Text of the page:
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Rated: E · Fiction · Cultural · #1965193
A student's experience of cross cultural relationship over food preferences in Ghent.
A COLD WINTER'S DAY IN GHENT



Abdul Rahim Said (C) July 2013.





The distinctive but undefinable yet unforgettable smell of frying salt fish wafting in the air takes me back to a cold winter's day in Ghent.



I lived near the University in this beautiful Flemish city, known for its floral trade, within walking distance of the awe inspiring St. Bavo's Cathedral.



The tiny kitchen of our student apartment was abuzz with enthusiastic cooks unskilled in culinary arts, frantically pitting our efforts together for a Christmas potluck, ala-Asian. The aromatic smells of sautéed curry spices, lemongrass from steaming 'tom yam' soup, strong garlic presence in 'kimchee' and fragrant coconut rice, made for a heady concoction.



Joren the nosy next door guy staggered in following his curious nose and was assailed by unfamiliar smells, muttering , "Wat is dit?" as he sniffed and coughed on the sharp throat tickling smell of fried chilies only to sneak back into his apartment without a word.



Asian music streamed melodiously in the background. Everyone was in a festive mood and as the stella artois found a spot, someone cracked the generic light bulb joke, only this time it was the Flemish rather than the Irish who was the victim.



Then someone burst into a melancholic "Rasa Sayang" sing along followed by a rendition of naughty ditties and a long loud trail of raucous laughter.



Joren returned sheepishly bearing blue cheese and crackers on a worn out board, offering his snack to everyone but was politely turned down by the uninitiated Asians, yet unaccustomed to the taste of old socks.



I was busy frying dried anchovies for the spicy coconut rice. Amid the cacophony I thought I heard a faint knock on the door when it suddenly imploded. In the doorway stood two firemen, dressed in hazmat outfits, armed with fumigation equipment, ready to spring into action.



We stopped and stared at the intruders while the delicious smell of cooking seemed to be sucked out into the hallway by the sharp draught of air that rushed in through our broken door. Soon other doors opened and curious heads popped out to see what the commotion was about.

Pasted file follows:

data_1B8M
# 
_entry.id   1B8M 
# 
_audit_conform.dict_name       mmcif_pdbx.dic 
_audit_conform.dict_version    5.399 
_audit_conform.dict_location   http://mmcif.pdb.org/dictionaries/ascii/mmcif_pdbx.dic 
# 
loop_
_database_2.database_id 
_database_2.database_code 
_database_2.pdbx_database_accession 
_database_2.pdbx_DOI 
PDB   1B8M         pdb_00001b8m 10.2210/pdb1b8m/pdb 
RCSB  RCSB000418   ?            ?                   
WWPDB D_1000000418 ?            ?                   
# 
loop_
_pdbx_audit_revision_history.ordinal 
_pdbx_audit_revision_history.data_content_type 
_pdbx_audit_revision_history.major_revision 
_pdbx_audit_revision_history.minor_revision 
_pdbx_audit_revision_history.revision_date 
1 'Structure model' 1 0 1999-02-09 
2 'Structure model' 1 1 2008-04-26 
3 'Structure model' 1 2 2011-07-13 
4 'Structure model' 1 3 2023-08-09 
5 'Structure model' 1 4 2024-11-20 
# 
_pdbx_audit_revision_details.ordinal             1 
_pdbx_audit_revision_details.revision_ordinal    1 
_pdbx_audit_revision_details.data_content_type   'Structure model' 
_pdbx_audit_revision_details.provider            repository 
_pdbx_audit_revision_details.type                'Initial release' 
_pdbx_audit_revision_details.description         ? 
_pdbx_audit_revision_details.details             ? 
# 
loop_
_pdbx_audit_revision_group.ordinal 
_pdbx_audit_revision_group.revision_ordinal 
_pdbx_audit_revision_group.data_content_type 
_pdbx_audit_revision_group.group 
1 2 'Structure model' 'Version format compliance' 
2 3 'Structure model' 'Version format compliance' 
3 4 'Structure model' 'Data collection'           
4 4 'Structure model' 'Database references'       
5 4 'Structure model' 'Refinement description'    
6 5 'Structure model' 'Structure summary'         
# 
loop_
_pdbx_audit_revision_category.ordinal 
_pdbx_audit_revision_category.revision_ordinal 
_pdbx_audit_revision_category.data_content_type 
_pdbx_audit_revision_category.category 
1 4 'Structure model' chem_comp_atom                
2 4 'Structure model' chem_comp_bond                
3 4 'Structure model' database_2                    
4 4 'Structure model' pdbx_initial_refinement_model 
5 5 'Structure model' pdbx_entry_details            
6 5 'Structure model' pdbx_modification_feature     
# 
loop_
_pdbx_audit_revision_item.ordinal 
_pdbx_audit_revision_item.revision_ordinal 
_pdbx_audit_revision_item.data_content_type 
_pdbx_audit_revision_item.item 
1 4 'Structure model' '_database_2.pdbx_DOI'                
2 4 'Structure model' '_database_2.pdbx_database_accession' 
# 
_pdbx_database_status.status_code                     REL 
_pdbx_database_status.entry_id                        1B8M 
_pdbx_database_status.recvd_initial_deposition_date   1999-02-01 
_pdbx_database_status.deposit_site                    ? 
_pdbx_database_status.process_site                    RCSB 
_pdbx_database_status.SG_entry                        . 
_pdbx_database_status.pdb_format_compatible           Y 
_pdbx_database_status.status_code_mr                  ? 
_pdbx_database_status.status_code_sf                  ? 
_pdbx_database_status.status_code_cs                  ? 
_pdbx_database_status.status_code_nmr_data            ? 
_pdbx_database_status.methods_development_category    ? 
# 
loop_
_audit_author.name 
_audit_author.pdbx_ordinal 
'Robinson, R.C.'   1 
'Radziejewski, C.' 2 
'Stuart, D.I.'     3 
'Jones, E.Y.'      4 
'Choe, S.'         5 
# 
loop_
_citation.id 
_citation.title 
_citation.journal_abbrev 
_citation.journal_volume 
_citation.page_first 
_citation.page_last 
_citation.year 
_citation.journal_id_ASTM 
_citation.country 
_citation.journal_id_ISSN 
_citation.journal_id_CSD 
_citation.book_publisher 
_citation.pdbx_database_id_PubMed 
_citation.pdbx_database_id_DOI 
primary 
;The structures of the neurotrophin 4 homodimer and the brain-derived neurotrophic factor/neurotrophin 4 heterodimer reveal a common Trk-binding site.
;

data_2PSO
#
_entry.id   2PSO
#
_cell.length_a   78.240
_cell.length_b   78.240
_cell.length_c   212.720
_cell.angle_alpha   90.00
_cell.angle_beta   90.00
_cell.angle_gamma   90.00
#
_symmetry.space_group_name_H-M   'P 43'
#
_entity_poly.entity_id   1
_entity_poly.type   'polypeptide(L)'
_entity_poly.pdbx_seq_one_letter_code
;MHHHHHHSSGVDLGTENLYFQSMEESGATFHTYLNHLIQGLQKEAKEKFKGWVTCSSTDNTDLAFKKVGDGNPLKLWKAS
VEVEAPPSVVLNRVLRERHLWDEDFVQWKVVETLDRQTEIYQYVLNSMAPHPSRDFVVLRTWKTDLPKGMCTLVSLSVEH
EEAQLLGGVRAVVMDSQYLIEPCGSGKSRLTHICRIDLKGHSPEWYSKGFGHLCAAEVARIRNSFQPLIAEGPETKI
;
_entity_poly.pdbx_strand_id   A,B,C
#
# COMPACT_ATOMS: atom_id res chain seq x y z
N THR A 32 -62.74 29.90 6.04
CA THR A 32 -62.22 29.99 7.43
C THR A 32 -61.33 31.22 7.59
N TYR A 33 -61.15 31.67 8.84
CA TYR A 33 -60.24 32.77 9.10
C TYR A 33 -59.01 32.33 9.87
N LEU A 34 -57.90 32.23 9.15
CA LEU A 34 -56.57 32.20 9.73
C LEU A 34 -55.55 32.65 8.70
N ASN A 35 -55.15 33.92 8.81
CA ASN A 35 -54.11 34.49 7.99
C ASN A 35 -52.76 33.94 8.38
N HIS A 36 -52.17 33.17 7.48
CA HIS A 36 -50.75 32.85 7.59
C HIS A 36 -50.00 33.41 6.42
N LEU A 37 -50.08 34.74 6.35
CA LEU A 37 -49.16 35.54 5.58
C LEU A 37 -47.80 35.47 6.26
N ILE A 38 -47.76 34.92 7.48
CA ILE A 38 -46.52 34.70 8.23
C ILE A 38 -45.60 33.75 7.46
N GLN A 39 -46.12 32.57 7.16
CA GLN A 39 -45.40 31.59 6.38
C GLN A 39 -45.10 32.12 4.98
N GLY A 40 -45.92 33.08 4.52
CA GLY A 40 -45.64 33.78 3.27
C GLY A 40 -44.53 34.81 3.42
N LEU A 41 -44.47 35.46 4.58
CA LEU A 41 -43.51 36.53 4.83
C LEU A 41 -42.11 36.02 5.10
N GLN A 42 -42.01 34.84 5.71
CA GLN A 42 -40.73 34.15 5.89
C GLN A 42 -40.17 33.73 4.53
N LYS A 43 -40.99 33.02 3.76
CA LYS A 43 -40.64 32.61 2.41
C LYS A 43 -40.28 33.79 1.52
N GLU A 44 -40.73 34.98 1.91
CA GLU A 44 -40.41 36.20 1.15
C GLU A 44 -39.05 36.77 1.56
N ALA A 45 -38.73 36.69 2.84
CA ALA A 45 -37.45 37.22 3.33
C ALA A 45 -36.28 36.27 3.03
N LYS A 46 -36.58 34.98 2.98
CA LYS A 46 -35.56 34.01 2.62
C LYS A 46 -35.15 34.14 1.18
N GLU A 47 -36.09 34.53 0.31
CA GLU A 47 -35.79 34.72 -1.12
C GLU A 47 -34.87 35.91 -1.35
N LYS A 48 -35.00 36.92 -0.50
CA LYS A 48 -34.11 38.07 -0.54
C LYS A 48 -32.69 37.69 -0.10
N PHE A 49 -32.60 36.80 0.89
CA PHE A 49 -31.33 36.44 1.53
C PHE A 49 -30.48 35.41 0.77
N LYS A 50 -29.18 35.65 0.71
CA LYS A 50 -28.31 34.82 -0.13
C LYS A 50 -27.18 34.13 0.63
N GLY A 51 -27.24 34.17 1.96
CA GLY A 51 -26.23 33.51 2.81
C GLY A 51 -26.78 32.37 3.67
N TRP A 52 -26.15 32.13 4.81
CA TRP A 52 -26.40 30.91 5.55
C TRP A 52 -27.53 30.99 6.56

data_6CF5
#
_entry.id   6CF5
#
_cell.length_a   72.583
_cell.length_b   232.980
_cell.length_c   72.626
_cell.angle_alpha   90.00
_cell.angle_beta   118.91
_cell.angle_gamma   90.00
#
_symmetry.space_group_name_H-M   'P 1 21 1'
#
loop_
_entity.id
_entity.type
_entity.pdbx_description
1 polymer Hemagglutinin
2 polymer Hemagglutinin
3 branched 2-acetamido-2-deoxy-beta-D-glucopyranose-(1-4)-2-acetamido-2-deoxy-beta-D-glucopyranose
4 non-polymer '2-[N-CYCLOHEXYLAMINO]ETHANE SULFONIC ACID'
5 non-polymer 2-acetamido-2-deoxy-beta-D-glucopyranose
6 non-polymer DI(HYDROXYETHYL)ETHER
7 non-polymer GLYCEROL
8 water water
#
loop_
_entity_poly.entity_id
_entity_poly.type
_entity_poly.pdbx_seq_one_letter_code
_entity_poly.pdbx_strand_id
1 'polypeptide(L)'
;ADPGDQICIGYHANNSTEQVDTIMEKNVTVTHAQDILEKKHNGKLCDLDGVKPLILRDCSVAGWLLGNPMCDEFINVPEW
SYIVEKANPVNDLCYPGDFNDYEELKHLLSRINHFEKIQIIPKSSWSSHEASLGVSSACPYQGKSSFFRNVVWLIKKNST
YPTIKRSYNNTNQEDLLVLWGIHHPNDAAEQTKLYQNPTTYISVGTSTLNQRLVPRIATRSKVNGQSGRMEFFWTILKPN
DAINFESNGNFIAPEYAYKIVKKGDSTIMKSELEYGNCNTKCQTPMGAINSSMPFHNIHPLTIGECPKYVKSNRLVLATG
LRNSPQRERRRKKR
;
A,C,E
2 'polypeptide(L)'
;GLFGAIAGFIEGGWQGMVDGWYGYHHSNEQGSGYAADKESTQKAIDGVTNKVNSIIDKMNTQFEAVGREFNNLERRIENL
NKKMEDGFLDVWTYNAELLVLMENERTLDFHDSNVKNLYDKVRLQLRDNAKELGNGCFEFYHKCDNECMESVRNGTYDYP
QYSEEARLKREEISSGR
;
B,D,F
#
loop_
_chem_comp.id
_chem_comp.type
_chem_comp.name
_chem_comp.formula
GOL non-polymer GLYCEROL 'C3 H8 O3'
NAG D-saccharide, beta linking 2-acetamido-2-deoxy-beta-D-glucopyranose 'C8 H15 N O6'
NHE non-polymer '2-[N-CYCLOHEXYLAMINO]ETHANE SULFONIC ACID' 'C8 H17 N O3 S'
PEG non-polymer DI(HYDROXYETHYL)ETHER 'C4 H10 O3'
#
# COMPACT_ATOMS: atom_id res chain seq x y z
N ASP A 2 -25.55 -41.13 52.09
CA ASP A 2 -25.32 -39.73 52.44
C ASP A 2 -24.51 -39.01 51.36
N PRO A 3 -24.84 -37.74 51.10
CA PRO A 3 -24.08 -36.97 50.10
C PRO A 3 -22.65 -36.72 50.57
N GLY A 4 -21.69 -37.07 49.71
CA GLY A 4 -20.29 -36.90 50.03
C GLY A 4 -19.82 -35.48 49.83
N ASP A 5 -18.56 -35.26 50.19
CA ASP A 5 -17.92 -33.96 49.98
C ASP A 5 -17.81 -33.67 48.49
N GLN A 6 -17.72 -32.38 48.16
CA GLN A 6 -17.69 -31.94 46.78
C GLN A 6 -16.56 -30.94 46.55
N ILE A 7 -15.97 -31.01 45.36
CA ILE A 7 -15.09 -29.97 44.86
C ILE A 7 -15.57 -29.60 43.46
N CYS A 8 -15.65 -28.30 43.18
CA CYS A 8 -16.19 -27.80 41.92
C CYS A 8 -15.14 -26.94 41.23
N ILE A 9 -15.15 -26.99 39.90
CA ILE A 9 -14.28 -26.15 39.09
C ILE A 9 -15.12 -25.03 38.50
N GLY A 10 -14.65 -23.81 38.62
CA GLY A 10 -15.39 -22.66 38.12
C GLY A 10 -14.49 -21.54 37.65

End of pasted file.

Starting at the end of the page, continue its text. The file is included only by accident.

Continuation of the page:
The firemen were acting on incessant complaints about the stench coming from our apartment described as that of a dead animal.



I invited them in to sample our culinary creations. They declined, opting instead for a cold beer. After much persuasion they tried the spicy coconut rice. No sooner had they tasted it, the firemen screamed, "Oh, la, la. Hot, hot!" and gulped down the beer, their faces turning redder than a cooked lobster.



Onlookers from the hallway followed suit and sampled our culinary delights with mixed reactions, repeatedly asking "Wat is dit?" The few that attempted did so cautiously taking a long time to chew before swallowing. We watched anxiously, fearing they would throw up on our carpet. I could hear comments like "Smells bad but tastes good!" among the new converts while others simply dismissed the dishes as completely unpalatable.



Ah Beng who was passively watching the scene in silence, suddenly jumped into action. "Hello friends, these Flemish are going to love my salt fish! Just wait!" He offered his plate of bean sprouts with dried salt fish to everyone, proudly telling them it was a secret recipe, handed down from father to son.



One of the fireman took a bite of the salt fish, dropped the fork and turned with a look of disbelief on his face, "Wat is dit?"



"Dried, salt fish, Sir!" Ah Beng replied.



He smelled it again and shouted, "Dat is 't!"



"Guys, what did I tell, you. He loves it" said Ah Beng, clapping.



Before we could figure out what the fireman meant, he excitedly ordered, "Open the windows, please! ... My God! This is bad. It gets into the air-ducting system and gives out smell like dead animals!"



I heard Joren whispering in Flemish, "What awful stuff, worst than my blue cheese".



They ignored him, picked up their equipment, wrinkled their noses, wished us, "Merry Christmas!" and rushed out of the apartment, slamming the broken door behind them followed by most of the neighbors, leaving behind a handful who seemed to have acquired an Asian taste.



We were left to enjoy our potluck on that eventful afternoon with Ah Beng persistently repeating, "The Flemish just loves my dried salt fish!"
© Copyright 2013 Mihar Dias (mihardias at Writing.Com). All rights reserved.
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